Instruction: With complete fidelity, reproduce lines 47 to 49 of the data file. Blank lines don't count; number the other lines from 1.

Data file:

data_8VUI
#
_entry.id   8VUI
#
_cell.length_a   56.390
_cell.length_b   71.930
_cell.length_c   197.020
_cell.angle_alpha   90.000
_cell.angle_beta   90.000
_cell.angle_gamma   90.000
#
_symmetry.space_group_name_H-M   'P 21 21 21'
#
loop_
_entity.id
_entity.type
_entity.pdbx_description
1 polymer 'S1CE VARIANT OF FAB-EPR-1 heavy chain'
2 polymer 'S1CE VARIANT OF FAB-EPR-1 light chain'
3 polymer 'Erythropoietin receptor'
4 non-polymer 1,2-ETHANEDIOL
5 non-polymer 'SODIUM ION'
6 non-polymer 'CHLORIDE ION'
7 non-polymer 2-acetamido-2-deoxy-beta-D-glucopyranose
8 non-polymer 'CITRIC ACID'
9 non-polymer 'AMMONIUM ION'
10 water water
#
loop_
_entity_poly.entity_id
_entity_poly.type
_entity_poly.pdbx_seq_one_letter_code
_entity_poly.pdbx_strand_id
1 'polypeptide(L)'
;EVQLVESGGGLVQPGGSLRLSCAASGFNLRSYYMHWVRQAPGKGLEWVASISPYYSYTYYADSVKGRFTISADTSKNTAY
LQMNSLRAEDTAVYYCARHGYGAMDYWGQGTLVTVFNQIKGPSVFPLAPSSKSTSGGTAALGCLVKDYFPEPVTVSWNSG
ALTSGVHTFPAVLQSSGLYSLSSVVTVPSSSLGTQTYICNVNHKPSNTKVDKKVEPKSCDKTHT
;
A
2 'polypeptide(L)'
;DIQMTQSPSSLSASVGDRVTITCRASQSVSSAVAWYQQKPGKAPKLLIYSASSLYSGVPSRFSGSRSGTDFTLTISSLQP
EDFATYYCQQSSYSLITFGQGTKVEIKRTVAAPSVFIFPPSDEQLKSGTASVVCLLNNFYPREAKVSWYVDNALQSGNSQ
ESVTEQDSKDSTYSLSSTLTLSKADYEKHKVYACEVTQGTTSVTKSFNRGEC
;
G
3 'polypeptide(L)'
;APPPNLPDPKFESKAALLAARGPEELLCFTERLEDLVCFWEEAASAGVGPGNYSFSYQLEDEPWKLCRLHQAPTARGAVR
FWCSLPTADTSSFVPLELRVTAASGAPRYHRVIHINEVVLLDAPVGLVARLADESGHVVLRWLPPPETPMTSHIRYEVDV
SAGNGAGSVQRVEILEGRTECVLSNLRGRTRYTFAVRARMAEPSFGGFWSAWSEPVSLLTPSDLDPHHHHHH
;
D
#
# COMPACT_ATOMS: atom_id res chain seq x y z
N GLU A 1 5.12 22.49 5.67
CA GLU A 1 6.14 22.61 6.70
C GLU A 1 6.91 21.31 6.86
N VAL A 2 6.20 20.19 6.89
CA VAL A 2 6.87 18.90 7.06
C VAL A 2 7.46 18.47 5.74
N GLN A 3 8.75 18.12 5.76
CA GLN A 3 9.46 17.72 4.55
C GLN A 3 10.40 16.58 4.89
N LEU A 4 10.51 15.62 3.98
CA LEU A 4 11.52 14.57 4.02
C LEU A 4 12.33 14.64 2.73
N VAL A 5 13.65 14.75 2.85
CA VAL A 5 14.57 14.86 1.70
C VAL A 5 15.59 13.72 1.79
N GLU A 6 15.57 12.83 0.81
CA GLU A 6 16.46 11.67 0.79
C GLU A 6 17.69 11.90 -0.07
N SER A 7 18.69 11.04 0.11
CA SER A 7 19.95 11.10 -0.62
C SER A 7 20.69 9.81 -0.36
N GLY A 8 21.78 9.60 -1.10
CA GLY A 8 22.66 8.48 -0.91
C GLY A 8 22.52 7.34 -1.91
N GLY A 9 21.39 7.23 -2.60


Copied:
;APPPNLPDPKFESKAALLAARGPEELLCFTERLEDLVCFWEEAASAGVGPGNYSFSYQLEDEPWKLCRLHQAPTARGAVR
FWCSLPTADTSSFVPLELRVTAASGAPRYHRVIHINEVVLLDAPVGLVARLADESGHVVLRWLPPPETPMTSHIRYEVDV
SAGNGAGSVQRVEILEGRTECVLSNLRGRTRYTFAVRARMAEPSFGGFWSAWSEPVSLLTPSDLDPHHHHHH